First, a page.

Certificate of Need
Rep. Avila (R-Wake) filed House Bill 200 on Tuesday along with Representatives Bishop (R-Mecklenburg), Collins (R-Nash) and Michaux (D-Durham). The bill would exempt psychiatric facilities, ambulatory surgical centers (ASC), and diagnostic centers from the state’s Certificate of Need (CON) process. State approval is currently required under CON to determine the need of new healthcare assets before they can be added. Proponents argue that eliminating CON requirements would help bring down healthcare costs by providing more competition in a free-market approach and expand access to rural areas.
Opponents counter by saying that healthcare is one of the most regulated industries in the country, and many providers are not free to accept or reject patients. A true free market in healthcare does not exist. In eliminating CON laws, owners of new facilities could elect to serve only the most lucrative, thereby pulling them from the safety net providers. That economic model does not encourage opening new facilities in an area with a large Medicaid or uninsured population.
Rural hospitals and larger hospital systems do serve those areas at substantial expense. This service is part of the charity care that is required of hospitals, along with treating patients who have government insurance or no insurance at all. Providers are able to accept these losses only by subsidizing revenues from patients with private insurance, which many times is not sufficient. Perhaps the CON process could be streamlined and some of the costs eliminated, in order to address some of the complaints.
On Thursday the Senate approved two bills that would change the makeup of the Wake County Commission and the Greensboro City Council. The first bill Senate Bill 181, sponsored by Sen. Barefoot (R-Wake) would increase the number of members of the Wake County Commission from seven to nine, while also drawing commissioners into individual districts.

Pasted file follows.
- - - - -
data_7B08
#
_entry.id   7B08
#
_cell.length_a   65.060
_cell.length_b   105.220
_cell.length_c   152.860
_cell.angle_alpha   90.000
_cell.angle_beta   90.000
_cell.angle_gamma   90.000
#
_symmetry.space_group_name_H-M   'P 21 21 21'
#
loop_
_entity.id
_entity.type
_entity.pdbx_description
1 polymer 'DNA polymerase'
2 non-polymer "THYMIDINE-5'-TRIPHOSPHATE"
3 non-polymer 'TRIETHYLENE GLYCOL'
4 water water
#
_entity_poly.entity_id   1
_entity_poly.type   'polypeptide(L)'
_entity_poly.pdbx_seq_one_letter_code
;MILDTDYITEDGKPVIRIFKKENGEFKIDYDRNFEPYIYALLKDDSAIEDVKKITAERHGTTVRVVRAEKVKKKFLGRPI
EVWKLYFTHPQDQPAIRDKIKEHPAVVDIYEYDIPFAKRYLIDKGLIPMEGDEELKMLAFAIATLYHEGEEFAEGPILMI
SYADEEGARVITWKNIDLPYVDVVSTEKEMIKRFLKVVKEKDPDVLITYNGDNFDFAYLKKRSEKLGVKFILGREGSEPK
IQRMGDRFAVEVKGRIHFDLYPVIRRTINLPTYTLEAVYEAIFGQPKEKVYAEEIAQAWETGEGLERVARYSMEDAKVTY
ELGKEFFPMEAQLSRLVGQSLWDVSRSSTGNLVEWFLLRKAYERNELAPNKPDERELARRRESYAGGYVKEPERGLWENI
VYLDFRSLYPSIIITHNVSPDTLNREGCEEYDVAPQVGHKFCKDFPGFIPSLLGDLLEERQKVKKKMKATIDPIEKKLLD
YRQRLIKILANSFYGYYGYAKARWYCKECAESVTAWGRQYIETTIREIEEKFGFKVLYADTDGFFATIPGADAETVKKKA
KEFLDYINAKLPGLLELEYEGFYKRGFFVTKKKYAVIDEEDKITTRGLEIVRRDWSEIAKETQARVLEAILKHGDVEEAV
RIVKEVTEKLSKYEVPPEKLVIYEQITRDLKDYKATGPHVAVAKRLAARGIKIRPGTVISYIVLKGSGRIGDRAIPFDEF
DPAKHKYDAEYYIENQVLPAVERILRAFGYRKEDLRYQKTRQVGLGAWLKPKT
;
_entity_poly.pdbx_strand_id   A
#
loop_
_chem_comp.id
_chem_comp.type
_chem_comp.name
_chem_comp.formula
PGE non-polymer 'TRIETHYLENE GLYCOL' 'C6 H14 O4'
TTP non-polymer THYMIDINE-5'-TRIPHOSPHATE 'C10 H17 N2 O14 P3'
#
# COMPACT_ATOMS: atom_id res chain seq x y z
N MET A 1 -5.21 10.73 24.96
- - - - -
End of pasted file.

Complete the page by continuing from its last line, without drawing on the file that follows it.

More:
Wake County voters can currently vote in all county commission races and candidates for the Wake County Commission must live in their individual districts, but are elected at-large. Rather than voting in all county Commission races, the bill would change the electoral structure so that voters would only be able to vote in two races, their individual district, and one of the two new regional districts in which they reside.
Proponents cite a lack of geographical diversity on the Commission as reason for the change, with most members residing in Raleigh and few from the outlying suburbs or rural areas of the county. They also point to the high cost of running countywide, having to reach more voters than a candidate seeking a congressional seat. Opponents feel that such substantial changes should be done with local input rather than imposed by the legislature. There is also concern that this is being done primarily to change the political composition of the board.
The other bill, Senate Bill 36 sponsored by Sen. Wade (R-Guilford), would increase the number of city council members from five to seven while simultaneously redrawing the council districts, and modifying the length of the terms of the members. Proponents similarly cite lack of geographic diversity, with five of the seven council members residing in one part of the city, within a two-mile radius of each other. Opponents to SB 36 have similar concerns to those of SB 181.